The study involves the administration of Cannabidiol (CBD) a natural compound derived from the cannabis plant, that has no psycho-active effect while presenting several neuro-protective features. In particular the study aims at understanding the effect of CBD in helping people in “at risk mental state” controlling anxiety and paranoid thinking.

For full information on the study please contact BRCtrials@kcl.ac.uk

‘Negative symptoms’ can include but are not limited to:

  • loss of drive and motivation
  • lack of interest in others
  • less capacity to feel emotion
  • persistent boredom
  • cognitive impairment

MinocyclineStudy– (Funded by the National Institute of Health Research and the Medical Research Council)

The main objective is to find out if negative symptoms improve after the antibiotic Minocycline is added to the existing treatment package.

Brain scanning is involved in the study to investigate how the drug is working on the brain.

Possible benefits of taking part include, close monitoring and assessment of mental health, and reimbursement for your time.

For full information on the study please contact BRCtrials@kcl.ac.uk


Nitric Oxide : The effect of nitric oxide on spatial working memory in patients with schizophrenia

Nitric oxide (NO) is a gaseous molecule which seem to have a an effect on poor cognitive performance in schizophrenia.

In particular the study aims at understanding the molecule  effect on improving spatial working memory task, a key cognitive deficit in schizophrenia.

The study involve patients with a diagnosis of schizophrenia or schizoaffective disorder, currently experiencing an exacerbation of symptoms and currently taking antipsychotics.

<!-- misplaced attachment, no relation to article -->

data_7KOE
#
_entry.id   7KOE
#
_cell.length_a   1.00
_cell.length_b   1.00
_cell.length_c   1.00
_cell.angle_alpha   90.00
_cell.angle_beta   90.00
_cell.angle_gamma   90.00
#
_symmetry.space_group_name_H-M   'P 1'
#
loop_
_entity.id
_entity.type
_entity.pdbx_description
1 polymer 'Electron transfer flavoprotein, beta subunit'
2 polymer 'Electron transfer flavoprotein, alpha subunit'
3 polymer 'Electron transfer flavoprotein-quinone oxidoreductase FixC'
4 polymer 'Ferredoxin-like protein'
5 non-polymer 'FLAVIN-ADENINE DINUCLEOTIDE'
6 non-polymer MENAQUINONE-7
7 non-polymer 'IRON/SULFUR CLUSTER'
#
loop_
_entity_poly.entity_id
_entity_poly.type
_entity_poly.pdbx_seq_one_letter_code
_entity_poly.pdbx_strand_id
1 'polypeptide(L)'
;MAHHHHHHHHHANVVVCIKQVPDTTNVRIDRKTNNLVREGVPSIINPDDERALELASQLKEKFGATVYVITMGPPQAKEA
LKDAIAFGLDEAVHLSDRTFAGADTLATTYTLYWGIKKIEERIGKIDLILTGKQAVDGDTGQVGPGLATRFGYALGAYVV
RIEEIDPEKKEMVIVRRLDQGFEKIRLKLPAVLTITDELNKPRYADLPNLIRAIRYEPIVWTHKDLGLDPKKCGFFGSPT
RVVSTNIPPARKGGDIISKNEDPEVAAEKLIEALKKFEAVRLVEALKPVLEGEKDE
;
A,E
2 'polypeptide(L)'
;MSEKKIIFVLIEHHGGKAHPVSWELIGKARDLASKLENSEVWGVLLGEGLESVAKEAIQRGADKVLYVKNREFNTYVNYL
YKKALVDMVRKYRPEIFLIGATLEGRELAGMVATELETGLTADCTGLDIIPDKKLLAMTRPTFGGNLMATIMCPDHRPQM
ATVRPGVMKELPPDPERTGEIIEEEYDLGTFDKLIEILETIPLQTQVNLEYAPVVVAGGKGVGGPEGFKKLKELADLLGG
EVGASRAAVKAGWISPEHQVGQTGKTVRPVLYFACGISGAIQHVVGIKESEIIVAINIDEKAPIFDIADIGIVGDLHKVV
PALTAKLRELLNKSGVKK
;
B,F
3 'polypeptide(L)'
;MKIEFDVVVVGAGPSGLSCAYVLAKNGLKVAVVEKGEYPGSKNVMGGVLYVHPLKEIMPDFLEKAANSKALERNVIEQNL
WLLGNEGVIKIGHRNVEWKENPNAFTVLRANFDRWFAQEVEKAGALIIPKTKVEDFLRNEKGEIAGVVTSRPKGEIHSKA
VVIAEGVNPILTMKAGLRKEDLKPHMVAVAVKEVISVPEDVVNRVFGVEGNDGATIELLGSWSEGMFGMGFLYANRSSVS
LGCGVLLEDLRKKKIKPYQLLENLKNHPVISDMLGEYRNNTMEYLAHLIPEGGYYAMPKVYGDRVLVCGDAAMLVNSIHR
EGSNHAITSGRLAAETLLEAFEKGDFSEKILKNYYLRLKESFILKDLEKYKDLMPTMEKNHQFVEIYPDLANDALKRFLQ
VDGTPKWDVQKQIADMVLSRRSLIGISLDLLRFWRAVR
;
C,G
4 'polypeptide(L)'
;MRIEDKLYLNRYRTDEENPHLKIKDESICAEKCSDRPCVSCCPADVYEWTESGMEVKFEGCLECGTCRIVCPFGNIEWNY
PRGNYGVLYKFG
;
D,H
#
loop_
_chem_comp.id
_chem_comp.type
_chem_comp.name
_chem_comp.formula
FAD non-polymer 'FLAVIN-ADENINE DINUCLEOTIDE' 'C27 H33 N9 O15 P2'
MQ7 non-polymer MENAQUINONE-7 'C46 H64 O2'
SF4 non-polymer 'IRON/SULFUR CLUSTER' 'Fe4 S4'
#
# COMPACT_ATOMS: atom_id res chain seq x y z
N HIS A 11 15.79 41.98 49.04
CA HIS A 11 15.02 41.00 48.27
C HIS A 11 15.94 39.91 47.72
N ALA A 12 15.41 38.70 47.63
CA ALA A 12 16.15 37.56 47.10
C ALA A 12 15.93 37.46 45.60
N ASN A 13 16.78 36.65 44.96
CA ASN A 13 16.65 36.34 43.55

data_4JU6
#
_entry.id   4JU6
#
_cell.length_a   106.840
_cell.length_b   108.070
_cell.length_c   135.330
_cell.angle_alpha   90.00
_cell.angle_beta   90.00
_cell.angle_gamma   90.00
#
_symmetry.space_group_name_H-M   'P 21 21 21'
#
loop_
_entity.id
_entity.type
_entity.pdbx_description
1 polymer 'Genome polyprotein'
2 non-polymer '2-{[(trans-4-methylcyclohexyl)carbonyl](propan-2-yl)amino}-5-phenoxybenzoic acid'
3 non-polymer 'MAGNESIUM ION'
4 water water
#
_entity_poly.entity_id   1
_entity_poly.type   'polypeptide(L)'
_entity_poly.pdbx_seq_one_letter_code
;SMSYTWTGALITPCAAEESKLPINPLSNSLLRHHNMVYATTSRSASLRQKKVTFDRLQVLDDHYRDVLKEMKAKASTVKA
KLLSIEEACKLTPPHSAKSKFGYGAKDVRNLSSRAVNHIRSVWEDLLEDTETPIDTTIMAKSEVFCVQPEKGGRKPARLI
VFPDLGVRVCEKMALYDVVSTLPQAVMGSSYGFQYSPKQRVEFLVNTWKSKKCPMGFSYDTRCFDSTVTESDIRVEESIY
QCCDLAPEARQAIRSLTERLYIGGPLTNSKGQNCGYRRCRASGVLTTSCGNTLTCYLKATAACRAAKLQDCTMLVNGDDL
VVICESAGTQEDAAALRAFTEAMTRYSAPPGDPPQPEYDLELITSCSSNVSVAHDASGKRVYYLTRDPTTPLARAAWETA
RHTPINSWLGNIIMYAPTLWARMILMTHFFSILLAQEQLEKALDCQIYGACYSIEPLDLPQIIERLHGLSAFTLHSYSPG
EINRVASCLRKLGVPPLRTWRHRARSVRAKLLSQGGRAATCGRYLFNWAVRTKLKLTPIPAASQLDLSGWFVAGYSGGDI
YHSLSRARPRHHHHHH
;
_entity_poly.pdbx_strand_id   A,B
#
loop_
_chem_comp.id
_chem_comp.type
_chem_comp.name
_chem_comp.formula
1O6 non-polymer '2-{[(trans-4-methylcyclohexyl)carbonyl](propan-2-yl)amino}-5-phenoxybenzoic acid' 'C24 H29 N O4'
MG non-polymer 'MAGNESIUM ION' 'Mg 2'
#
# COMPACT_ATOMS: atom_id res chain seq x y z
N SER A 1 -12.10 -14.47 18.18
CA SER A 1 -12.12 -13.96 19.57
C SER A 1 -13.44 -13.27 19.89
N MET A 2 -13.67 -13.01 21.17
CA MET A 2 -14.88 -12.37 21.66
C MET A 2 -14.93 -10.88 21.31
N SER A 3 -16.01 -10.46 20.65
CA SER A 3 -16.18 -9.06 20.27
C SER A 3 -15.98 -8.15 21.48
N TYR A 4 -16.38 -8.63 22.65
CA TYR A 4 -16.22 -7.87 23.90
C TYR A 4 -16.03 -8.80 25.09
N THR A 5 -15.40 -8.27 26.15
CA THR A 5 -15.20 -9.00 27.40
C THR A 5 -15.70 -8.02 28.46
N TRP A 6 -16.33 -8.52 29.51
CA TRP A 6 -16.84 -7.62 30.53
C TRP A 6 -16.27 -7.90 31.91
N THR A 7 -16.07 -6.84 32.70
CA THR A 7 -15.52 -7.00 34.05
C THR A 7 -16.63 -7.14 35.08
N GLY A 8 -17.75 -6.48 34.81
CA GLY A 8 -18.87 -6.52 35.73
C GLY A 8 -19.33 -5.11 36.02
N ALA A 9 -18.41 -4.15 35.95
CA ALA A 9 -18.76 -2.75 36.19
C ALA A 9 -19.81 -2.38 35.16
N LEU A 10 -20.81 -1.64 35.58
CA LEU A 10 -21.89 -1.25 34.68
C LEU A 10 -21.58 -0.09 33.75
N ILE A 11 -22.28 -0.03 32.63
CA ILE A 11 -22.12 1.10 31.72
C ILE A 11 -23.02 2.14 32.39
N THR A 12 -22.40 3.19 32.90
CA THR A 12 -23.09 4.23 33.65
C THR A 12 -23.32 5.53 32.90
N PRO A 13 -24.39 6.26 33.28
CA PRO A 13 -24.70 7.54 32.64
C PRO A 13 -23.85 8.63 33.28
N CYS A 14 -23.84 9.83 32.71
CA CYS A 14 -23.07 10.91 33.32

For full information on the study please contact BRCtrials@kcl.ac.uk


Alpha-7 Nicotinic Acetylcholine Receptor Agonist (EVP-6124) as a treatment to improve mental function in Schizophrenia

The aim of the investigation is to improve cognitive performance of people suffering from schizophrenia, through the administration of a drug that acts as an agonist of Nicotine receptors. Cognitive impairment is a core feature of Schizophrenia, being responsible for the disabling impact of the illness. Standard treatment with Anti Psychotic does not tackle this aspect of the disorder and new treatments need to be introduced to this end.

This study recruits people with a diagnoses of Schizophrenia that are currently stable on treatment with Atypical Antipsychotic, between the age of 18 and 50.

For full information on the study please contact BRCtrials@kcl.ac.uk

CBD- Add in: Cannabidiol as an add-on therapy in treatment refractory psychotic disorders

The study involves the administration of Cannabidiol (CBD) a natural compound derived from the cannabis plant, that has no psycho-active effect while presenting several neuro-protective features.

This study aims at determining whether the addition of the molecule CBD leads to improvement in the severity of core psychotic symptom, in patients experiencing their first psychotic episode who have failed to recover despite treatment with at least one standard anti-psychotic drug.

Time is reimbursed and transfers arranged.

For full information on the study please contact BRCtrials@kcl.ac.uk


TRIC study: Clozapine in Treatment Resistant Schizophrenia


Clozapine is the most powerful antipsychotic medication and it seems to be particularly effective for those people who are still experiencing hallucination and delusions despite trying different medications. The reason why some people do not respond to standard treatment for antipsychotic is still under investigation and seems to be linked to an imbalance in the production of certain neurotransmitters in the brain.

This study involves people who are prescribed Clozapine after at least two other attempts with antipsychotic have failed and aims at understanding the biological processes responsible for antipsychotic treatment resistance. More over the study is designed to:

  1. predict which patients are most likely to respond well to clozapine
  2. predict which patients are most likely to experience side effects of clozapine
  3. better understand the biological basis of clozapine response and side effects, in order to ultimately aid development of new treatments

Participation involves the administration of a Magnetic Resonance (MRI) scan and patients are reimbursed for their time.

For full information on the study please contact BRCtrials@kcl.ac.uk